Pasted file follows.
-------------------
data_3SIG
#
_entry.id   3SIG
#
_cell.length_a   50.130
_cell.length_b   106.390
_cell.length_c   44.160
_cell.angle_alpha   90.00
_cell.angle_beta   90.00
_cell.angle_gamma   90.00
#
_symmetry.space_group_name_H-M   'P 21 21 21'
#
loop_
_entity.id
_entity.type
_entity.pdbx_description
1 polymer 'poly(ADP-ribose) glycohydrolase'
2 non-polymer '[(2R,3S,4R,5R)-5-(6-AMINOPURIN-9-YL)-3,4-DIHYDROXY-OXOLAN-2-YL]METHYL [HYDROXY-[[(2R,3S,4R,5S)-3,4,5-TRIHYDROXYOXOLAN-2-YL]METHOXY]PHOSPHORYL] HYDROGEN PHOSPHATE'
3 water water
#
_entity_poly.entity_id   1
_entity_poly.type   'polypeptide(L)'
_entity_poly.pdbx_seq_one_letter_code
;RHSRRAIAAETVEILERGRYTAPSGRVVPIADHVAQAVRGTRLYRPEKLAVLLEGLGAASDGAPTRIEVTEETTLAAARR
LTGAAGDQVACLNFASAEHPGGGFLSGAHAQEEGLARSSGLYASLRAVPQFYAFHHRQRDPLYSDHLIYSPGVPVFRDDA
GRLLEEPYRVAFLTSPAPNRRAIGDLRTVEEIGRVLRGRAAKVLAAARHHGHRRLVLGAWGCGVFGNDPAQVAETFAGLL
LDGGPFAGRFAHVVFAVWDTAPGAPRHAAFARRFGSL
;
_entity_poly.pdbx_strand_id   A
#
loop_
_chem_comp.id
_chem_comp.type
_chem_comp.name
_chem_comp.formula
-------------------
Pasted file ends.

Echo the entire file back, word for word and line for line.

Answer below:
data_3SIG
#
_entry.id   3SIG
#
_cell.length_a   50.130
_cell.length_b   106.390
_cell.length_c   44.160
_cell.angle_alpha   90.00
_cell.angle_beta   90.00
_cell.angle_gamma   90.00
#
_symmetry.space_group_name_H-M   'P 21 21 21'
#
loop_
_entity.id
_entity.type
_entity.pdbx_description
1 polymer 'poly(ADP-ribose) glycohydrolase'
2 non-polymer '[(2R,3S,4R,5R)-5-(6-AMINOPURIN-9-YL)-3,4-DIHYDROXY-OXOLAN-2-YL]METHYL [HYDROXY-[[(2R,3S,4R,5S)-3,4,5-TRIHYDROXYOXOLAN-2-YL]METHOXY]PHOSPHORYL] HYDROGEN PHOSPHATE'
3 water water
#
_entity_poly.entity_id   1
_entity_poly.type   'polypeptide(L)'
_entity_poly.pdbx_seq_one_letter_code
;RHSRRAIAAETVEILERGRYTAPSGRVVPIADHVAQAVRGTRLYRPEKLAVLLEGLGAASDGAPTRIEVTEETTLAAARR
LTGAAGDQVACLNFASAEHPGGGFLSGAHAQEEGLARSSGLYASLRAVPQFYAFHHRQRDPLYSDHLIYSPGVPVFRDDA
GRLLEEPYRVAFLTSPAPNRRAIGDLRTVEEIGRVLRGRAAKVLAAARHHGHRRLVLGAWGCGVFGNDPAQVAETFAGLL
LDGGPFAGRFAHVVFAVWDTAPGAPRHAAFARRFGSL
;
_entity_poly.pdbx_strand_id   A
#
loop_
_chem_comp.id
_chem_comp.type
_chem_comp.name
_chem_comp.formula